Inna finished music school and passed her graduate exam with excellent results, but never again she sat to play the piano. She wasn't fond of music. She also finished secondary school with excellent grades and wanted to enter the University. At the exam in physics she got a bad mark, though she knew it very well. She took entrance exams to the faculty of radio engineers at Kiev Polytechnic Institute. She attended classes in the evening and during the day she worked at the radio station in Bykovnia [in the vicinity of Kiev]. She was an excellent student and administration of the Institute kept promising her to transfer her to the daytime form of studies, but then they didn't keep their promise and she stopped trying and finished her studies at the institute by correspondence.   

On 5 March 1953 Stalin died. I was a five-year student. I remember that my former classmate and I walked along streets in Kiev shedding bitter tears. Students at the University wore black-and-red armbands. My father was a devoted communist and this was a hard blow for him even though he was repressed and also, he was more informed about 1937, but he never changed his convictions even after denunciation of the cult of Stalin and never discussed this subject with anyone.

In 1953 I graduated from University. Resume of my diploma thesis on protection of plants was published in the 'Information Bulletin' of the Botanical garden of the Academy of Sciences. A request for such specialist was sent to the university from Middle Asia, but they replied that didn't have one available. I graduated the university with all excellent grades and wanted to go on with research work, but I became a schoolteacher. I got a job assignment at Krasnodar region and worked at school in the district town of Khadyzhensk [1200 km from Kiev]. It was a small town with about 2000 families living there. There was one school housed in a shabby building. There were 30-40 pupils in one class. There was no cinema, library or any other entertainment in the town. I lived in a one-room apartment for two years. My job assignment was for 3 years, but when my mother fell ill with myocarditis I was released after two years.  

I couldn't find a job in Kiev. We had an acquaintance that was head of gynecology in a holiday helped me to be employed as laboratory assistant in her hospital on a temporary basis when their lab assistant went on maternity leave. When she returned from her leave they terminated my employment although they had a vacancy at the laboratory.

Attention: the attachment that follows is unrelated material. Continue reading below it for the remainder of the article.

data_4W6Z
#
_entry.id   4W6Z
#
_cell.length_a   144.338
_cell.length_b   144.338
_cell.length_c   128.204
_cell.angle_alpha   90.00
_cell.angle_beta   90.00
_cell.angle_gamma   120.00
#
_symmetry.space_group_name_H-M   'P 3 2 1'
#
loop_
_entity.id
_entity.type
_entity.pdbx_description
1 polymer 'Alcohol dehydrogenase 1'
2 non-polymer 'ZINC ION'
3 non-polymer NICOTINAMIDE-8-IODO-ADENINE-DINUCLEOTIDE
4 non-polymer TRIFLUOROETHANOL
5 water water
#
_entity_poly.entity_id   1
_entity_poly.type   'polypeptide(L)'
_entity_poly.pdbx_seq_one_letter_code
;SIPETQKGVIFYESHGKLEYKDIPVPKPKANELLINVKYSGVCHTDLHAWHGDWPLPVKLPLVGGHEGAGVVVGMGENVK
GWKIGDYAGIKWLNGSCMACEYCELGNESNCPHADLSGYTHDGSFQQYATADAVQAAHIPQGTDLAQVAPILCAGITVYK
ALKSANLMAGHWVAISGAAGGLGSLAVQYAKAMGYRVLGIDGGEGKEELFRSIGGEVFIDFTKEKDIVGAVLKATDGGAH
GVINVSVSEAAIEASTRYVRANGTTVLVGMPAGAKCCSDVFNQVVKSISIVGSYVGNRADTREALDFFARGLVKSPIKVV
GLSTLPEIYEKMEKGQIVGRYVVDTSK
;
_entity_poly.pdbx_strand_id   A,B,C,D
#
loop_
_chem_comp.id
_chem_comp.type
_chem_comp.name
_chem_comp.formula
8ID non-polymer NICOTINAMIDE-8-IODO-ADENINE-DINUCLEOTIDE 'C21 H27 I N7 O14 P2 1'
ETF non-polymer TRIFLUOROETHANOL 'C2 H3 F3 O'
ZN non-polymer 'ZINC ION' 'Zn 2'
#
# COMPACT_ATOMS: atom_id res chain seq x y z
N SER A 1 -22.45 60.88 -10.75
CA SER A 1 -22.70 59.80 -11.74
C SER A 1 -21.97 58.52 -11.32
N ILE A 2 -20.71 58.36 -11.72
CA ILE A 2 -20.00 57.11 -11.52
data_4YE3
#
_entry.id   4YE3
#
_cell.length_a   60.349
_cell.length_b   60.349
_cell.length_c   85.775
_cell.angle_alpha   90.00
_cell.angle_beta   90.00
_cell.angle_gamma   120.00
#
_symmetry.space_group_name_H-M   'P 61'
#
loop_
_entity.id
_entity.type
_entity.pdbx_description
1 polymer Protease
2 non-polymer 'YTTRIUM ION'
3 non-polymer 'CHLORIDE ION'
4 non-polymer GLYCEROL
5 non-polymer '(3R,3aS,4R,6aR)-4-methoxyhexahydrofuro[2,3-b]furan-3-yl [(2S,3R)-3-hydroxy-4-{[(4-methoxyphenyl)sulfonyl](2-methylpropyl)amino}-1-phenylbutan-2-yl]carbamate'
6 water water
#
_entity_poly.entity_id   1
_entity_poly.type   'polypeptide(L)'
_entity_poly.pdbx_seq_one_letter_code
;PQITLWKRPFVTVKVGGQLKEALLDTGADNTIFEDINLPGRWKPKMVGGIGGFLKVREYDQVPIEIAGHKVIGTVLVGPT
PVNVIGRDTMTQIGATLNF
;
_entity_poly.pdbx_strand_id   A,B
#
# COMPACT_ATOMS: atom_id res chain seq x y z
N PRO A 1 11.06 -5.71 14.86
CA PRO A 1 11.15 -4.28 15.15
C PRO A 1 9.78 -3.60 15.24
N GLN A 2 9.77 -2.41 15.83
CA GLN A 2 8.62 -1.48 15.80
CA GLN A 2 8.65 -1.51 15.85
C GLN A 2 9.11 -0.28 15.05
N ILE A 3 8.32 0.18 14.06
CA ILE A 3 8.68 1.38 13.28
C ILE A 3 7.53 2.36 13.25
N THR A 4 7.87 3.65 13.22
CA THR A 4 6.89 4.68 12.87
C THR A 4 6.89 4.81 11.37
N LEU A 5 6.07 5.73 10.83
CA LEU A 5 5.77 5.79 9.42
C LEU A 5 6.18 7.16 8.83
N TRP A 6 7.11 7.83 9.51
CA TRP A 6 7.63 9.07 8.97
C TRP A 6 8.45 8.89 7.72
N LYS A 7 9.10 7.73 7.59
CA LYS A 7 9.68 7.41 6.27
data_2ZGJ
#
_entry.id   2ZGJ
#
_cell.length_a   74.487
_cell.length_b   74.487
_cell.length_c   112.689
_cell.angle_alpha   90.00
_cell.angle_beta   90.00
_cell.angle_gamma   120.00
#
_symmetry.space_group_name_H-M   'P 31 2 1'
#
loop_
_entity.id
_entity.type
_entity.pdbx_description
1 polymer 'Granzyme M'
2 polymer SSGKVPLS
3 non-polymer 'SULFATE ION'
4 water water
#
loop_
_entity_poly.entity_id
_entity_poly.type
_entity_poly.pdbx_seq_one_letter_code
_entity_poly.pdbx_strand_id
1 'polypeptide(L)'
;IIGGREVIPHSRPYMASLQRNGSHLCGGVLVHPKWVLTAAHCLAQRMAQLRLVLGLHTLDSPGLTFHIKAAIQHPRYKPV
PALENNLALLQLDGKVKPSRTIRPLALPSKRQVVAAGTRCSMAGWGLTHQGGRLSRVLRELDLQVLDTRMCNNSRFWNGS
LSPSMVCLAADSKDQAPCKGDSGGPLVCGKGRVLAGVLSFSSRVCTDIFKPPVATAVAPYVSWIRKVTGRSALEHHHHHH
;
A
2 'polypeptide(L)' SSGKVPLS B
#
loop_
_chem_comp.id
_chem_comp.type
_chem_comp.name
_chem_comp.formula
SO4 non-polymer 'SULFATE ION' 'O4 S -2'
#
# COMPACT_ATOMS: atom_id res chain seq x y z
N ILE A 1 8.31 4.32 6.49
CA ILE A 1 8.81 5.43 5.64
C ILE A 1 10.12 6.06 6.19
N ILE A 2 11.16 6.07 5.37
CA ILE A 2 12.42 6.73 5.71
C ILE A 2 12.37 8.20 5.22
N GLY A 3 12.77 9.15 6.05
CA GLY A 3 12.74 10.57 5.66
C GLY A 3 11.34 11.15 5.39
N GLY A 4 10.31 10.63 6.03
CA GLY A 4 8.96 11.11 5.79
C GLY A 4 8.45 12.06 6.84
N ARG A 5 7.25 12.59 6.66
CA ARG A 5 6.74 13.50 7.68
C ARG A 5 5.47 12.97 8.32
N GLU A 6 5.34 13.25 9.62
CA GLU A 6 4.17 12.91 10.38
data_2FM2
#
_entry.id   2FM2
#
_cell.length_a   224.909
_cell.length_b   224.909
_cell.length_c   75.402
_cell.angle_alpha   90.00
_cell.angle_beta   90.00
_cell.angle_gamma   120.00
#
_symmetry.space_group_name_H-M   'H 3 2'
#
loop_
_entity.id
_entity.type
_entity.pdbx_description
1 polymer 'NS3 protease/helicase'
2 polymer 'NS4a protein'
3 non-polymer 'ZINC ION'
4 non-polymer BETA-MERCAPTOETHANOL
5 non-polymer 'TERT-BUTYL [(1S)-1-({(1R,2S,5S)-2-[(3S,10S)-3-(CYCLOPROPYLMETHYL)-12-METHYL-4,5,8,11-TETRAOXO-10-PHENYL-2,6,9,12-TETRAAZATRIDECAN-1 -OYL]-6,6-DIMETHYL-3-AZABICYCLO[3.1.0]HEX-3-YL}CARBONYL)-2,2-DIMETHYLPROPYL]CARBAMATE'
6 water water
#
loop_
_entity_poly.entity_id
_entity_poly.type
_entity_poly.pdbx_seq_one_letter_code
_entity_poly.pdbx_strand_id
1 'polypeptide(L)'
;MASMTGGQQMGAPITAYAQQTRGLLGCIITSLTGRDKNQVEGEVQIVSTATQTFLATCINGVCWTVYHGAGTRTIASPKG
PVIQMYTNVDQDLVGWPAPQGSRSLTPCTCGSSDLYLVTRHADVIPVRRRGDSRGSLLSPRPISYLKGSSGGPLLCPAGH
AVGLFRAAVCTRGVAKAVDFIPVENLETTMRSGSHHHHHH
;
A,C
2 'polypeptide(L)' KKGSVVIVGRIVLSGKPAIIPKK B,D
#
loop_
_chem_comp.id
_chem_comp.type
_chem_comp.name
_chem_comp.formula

Inna, my sister got married in the middle of 1950s. Our grandmother Fania came to her wedding from Donetsk. There was a civil ceremony in a registry office and a wedding party in a restaurant in Kiev with many guests. Inna's husband, Misha Goldshtein, also a radio engineer, is a very smart, witty and cheerful Jewish man. Inna and Misha's friends were also intellectuals and very interesting people. Misha and Inna were fond of tourism and canoe sailing.

I got a job of biologist at the sanitary-epidemiological facility. In Krasnodar I became a candidate to the Party, since I realized that I had to be a communist to make a career. I became a member of the Party at the sanitary facility and when I went to the district party Committee to obtain my diploma they asked me why I wasn't working at school in a district town. They said 'Communists have to work at critical jobs rather than relax in laboratories'. I replied that I had passed my exams to the post-graduate school and was waiting for their decision. They said that I had to work at school rather than continue my studies at the post-graduate school. They confirmed my admission to the Party, but demanded that I went to work at school. I was not admitted to the post-graduate school and tried again next year. Both times I passed my exams with excellent grades and both times I wasn't admitted.  They didn't explain why, but I understood that it happened due to my nationality.

I went looking for a job to the town of Slaviansk in Kuban at Krasnodar region, in 30 km from Khadyzhensk. It was a small provincial town slightly bigger than Khadyzhensk.  I couldn't find work at school and went to work as teacher at a kindergarten. I got married in 1957. I met my husband Evgeniy Kostyuk when working at school in Krasnodar region back in 1954: we corresponded through this period. When I happened to come to the vicinity where he was we began to see each other. When we decided to get married we had a civil wedding ceremony.